Polyline to Points (and Points to Polyline):

The polyline to points command converts a polyline into a series of points. The points to polyline command converts a set of selected points into a polyline either by using the drawing order to connect the points or using an ordered attribute value. These commands are useful if you need to perform a function that works only on a particular object type (e.g. a polyline) and all you have are another object type (e.g. points). You can select a polyline and use the Features | Change Type | Change Type | Polyline to Points command to convert the polyline into a series of points.

 

Connect Polylines:

The Features | Edit Polylines | Connect Polylines command connects the selected polylines at the closest endpoints on each line. For the command to be active, two or more polylines must be selected. This is useful when trying to simplify files by connecting adjacent polyline segments (so the properties for the entire line can be changed at once), or when wanting to convert multiple polyline segments into a single polygon. Connect the polylines and then convert the polyline to a polygon.

Break Polyline:

The Features | Edit Polylines | Break Polyline command allows you to select a polyline and break it at any user-specified location along that line. This makes it easy to trim ends off polylines, or break a polyline so a portion can be edited separately or combined with other polylines.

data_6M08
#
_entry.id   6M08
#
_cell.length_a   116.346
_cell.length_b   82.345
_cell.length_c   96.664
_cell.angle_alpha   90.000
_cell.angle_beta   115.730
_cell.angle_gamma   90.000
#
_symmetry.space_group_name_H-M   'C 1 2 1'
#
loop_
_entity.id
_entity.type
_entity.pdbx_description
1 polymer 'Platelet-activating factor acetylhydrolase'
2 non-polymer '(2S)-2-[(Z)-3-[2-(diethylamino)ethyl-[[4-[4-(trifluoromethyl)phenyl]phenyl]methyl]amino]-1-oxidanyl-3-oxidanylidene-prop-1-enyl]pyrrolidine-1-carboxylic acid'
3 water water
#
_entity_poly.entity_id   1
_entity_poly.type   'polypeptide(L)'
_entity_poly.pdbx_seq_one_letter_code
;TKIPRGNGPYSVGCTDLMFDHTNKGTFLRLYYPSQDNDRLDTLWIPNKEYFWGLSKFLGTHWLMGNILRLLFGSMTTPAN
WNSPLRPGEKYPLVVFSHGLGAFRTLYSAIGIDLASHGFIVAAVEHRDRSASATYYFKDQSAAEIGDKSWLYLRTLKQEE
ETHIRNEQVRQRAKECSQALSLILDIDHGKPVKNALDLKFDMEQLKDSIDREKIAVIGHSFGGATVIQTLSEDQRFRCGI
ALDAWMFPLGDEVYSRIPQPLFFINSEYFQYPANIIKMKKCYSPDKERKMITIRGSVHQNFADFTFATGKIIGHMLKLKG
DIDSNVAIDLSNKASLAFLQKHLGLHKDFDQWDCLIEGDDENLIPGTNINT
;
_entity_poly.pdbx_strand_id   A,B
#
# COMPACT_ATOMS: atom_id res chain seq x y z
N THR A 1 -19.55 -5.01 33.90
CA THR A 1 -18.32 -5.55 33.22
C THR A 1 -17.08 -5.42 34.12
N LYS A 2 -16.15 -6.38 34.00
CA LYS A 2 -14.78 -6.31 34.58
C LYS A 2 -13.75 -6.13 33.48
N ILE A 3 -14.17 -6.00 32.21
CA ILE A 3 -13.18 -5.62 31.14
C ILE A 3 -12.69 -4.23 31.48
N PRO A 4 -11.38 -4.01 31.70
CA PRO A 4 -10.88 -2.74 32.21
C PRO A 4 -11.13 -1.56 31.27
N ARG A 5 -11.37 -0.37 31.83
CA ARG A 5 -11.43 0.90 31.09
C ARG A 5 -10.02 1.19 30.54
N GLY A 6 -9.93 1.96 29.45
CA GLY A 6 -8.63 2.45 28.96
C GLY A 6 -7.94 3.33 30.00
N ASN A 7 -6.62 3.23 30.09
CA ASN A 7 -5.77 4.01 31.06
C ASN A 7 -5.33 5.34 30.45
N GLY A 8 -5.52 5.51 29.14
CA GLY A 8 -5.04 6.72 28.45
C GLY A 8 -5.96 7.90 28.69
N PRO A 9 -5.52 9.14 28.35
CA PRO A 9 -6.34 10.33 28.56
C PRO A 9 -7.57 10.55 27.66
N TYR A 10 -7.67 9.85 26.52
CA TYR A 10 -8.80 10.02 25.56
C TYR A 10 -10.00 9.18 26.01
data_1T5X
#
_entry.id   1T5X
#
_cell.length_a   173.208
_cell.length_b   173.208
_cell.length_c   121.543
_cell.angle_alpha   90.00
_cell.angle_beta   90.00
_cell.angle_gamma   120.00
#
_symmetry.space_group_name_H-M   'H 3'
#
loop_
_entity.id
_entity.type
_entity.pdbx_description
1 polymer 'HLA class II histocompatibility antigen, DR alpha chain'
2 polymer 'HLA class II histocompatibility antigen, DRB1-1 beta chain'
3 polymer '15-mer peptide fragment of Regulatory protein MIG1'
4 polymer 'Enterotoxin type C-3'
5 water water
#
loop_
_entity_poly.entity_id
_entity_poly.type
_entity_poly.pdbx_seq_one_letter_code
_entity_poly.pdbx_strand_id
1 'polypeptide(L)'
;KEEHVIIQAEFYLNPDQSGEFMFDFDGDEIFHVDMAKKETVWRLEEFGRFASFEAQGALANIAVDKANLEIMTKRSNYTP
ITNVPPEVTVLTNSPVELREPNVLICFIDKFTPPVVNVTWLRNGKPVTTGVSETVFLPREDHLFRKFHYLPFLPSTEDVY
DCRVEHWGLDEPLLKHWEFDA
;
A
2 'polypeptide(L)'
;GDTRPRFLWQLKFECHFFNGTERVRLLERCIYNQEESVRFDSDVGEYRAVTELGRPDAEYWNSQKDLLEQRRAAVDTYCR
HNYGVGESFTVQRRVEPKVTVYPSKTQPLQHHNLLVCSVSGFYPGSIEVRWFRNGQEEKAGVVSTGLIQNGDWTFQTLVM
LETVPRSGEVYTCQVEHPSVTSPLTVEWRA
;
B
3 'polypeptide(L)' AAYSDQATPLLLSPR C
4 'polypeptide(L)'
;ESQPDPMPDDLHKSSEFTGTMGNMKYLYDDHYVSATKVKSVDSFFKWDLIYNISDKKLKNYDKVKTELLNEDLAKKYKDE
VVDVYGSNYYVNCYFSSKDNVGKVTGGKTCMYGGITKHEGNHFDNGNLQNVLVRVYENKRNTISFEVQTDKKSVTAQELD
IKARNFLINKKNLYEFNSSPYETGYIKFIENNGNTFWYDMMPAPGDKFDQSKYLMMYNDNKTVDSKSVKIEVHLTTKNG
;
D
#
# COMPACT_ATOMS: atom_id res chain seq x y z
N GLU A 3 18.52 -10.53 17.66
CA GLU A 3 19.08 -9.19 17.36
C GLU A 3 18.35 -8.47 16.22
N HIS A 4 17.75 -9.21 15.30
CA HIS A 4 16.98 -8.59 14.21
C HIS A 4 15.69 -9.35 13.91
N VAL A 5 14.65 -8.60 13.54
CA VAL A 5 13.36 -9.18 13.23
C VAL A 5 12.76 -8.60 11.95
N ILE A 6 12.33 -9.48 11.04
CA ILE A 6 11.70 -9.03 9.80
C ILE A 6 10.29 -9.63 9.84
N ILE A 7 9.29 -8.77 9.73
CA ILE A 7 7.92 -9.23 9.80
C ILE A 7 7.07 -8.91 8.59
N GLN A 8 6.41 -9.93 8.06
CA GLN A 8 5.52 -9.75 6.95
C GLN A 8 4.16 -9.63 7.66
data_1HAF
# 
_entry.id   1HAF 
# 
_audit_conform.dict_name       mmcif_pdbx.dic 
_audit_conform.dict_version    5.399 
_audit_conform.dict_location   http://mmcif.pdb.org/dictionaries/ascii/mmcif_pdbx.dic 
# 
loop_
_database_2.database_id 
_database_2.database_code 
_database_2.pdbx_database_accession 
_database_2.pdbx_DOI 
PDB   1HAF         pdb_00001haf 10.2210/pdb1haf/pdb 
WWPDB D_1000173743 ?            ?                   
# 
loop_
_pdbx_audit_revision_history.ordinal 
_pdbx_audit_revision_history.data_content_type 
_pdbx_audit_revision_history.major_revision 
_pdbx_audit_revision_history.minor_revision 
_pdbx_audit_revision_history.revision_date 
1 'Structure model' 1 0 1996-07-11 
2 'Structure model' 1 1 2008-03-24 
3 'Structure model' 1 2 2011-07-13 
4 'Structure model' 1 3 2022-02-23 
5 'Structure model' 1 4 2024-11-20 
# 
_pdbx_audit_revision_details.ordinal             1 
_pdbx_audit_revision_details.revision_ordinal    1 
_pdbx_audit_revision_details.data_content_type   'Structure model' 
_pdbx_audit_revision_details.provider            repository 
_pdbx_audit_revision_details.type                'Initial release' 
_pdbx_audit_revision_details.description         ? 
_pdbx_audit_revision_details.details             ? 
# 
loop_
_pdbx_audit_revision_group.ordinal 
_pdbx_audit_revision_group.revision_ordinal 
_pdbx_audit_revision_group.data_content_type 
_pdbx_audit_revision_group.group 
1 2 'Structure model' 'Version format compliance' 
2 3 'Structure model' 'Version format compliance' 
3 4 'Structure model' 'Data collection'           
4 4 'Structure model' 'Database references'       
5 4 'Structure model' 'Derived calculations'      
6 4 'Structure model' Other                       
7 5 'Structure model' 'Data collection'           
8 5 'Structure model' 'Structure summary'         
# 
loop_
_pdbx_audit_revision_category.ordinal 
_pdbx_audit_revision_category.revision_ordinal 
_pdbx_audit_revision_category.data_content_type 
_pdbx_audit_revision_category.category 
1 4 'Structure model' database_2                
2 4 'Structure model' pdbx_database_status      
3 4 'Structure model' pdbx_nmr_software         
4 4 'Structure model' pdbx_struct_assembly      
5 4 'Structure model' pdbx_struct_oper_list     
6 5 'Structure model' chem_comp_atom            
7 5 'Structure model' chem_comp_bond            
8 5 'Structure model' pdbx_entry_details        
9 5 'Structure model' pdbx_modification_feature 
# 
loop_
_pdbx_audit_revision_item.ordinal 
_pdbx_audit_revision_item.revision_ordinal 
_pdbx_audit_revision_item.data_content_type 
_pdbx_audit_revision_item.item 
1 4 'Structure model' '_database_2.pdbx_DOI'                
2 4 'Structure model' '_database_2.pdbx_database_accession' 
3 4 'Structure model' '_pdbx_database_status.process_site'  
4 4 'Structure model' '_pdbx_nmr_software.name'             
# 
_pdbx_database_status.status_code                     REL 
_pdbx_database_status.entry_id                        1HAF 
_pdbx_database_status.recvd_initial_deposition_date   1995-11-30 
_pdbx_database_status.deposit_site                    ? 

Break at Intersections:

Break a polyline where it intersects any other polyline or polygon with the Features | Edit Polylines | Break at Intersections.

 

Combine Islands/Lakes:

Combine multiple polygons into a single complex polygon with the Features | Islands/Lakes | Combine command. This allows all polygons to have the same drawing properties, to have the same visibility status and to be removed at once. It also allows for you to create many polygons in a BLN file, combine them into a single complex polygon, and blank a grid outside of the polygons.

Split Islands/Lakes:

Split a complex polygon into its individual polygon components with the Features | Islands/Lakes | Split command. This allows you to edit complex polygons more easily by removing one (or more) from the group to be edited or deleted individually.

Union of Polygons:

Create a polygon around the external boundary of all selected polygons with the Features | New Features | Union of Polygons command. If the selected polygons do not touch or intersect, the result is a complex polygon similar to if the Features | Islands/Lakes | Combine command was used.

Intersect Polygons:

Create a polygon based on the intersection of two or more polygons with the Features | New Features | Union of Polygons command. If the polygons overlap in more than one place, a complex polygon is created. Click the Features | Islands/Lakes | Split command to separate the complex polygon into individual polygons.

Difference of Polygons:

Like a cookie cutter, cut out the overlapping portion from two or more selected polygons and remove it with the Features | New Features | Difference of Polygons command. When the selected objects do not overlap, the created polygons duplicate the selected objects.

When you are finished editing the objects in a base layer, be sure you right click over the base layer in the Contents window again and click Stop Editing Group

 

Updated February 27 , 2017